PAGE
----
Out of nowhere, everyone in my neck of the woods this past winter seemed to be going to Puerto Vallarta, with a side trip to Sayulita and even a few straying over to the tiny beach town of San Pancho (as it is known to the locals; San Francisco, if you are checking the map).
I was even sitting in a Cirque du Soleil performance in San Francisco (California) in late January, and overheard–during intermission–an enthusiastic conversation about a recent visit to San Pancho. Since San Pancho is probably only a couple thousand residents strong, it made me reflect once again on the smallness of the world.
There’s a reason these wonderful Mexican beach towns, and especially Puerto Vallarta have become so popular.
Traveling in November was an excellent time of year to visit. The weather was warm, the energy high and several festivals were in swing — a chalk festival and the Festival Gourmet International of which many high-end restaurants were participating with outstanding menus created by guest chefs.
- Rating: Go again, and again — there’s so much to see and do
- Price: Affordable (especially with the current rate of exchange)
- Safe, wide variety of food and activities
- Improved, but some rustic area (and some lack of garbage collection)
What we liked: The ambiance, history, food, and location.
What we didn’t like: The timeshare people who try and nab you for 20 minutes before you get out of the airport and the sad state of garbage collection. Even though it is apparently free many people don’t seem to have their garbage hauled away.
Tips: While staying in your all inclusive resort might be tempting, you MUST get out and see this wonderful town and try many of the great restaurants. (Here’s a short video: IMG_6894 of a cacophony of birds in a tree in old town.)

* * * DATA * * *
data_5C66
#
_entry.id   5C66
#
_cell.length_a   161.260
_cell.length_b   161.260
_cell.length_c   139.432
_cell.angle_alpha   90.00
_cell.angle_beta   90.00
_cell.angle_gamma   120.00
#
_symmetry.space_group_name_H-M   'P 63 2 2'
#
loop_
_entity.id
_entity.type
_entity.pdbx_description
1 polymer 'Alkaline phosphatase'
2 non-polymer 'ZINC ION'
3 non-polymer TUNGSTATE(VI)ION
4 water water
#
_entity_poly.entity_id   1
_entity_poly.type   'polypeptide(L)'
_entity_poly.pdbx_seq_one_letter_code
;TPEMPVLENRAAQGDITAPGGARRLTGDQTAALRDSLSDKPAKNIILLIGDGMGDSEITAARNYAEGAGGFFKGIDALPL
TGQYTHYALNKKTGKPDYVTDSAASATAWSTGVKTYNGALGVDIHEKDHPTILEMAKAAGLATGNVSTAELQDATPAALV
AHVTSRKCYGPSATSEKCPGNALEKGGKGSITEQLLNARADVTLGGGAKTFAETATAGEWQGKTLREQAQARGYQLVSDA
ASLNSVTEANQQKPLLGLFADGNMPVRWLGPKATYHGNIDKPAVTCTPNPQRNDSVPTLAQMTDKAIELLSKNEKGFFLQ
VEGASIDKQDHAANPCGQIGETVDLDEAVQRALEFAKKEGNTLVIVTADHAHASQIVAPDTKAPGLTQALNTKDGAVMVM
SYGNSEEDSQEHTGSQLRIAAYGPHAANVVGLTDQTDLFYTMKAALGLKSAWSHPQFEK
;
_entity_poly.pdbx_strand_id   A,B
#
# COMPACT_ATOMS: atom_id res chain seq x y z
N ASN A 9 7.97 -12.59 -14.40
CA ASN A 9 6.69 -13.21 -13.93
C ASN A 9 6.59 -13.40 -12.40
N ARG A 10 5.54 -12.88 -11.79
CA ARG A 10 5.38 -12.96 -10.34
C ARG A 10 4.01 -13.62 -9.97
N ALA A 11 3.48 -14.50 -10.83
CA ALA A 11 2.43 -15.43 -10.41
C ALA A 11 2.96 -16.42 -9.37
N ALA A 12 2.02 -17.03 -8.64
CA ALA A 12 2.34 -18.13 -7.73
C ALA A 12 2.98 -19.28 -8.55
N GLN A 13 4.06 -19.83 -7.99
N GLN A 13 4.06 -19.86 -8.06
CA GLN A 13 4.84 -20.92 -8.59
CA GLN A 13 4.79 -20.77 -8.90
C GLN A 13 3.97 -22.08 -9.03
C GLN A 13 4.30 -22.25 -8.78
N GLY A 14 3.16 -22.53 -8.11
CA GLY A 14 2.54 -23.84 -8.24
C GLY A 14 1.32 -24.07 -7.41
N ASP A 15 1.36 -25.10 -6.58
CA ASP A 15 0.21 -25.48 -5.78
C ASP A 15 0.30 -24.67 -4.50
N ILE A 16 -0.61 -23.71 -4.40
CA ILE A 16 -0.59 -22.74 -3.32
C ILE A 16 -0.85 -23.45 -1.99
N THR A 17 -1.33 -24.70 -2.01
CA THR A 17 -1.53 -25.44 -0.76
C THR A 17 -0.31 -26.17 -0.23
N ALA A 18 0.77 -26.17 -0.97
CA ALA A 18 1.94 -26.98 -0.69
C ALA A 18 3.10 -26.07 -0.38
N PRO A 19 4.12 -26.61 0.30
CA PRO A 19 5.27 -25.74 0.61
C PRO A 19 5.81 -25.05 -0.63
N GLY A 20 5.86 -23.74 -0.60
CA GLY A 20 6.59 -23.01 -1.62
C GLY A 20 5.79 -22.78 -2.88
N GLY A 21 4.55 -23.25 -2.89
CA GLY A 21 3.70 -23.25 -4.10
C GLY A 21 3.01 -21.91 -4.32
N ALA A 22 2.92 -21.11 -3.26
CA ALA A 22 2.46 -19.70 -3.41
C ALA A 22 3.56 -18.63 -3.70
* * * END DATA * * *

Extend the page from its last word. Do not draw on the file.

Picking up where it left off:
The Malecon is a long beach walk of many shops (some local, some international), restaurants, live music and other interesting things to look at and participate in. Missing this would be sad, especially the works of art installed along the way. Sunday night at 11pm was surprisingly vibrant.
Don’t do the all inclusive package at your hotel. With an exchange rate of 20 pesos to the dollar (late 2016), you can get fresh salsa, handmade tortillas, a full meal, and a great margarita for under $10 with tip. I had room service breakfast every day of my stay, cocktails at the bar nightly, and usually a little something during the day to tide me over and my bill for the week at the hotel was only $60. Typically, the all-inclusive packages can run $100 a day.
Where we stayed:
Hotel Sheraton Buganvilias, PV
Villas Susana, San Francisco
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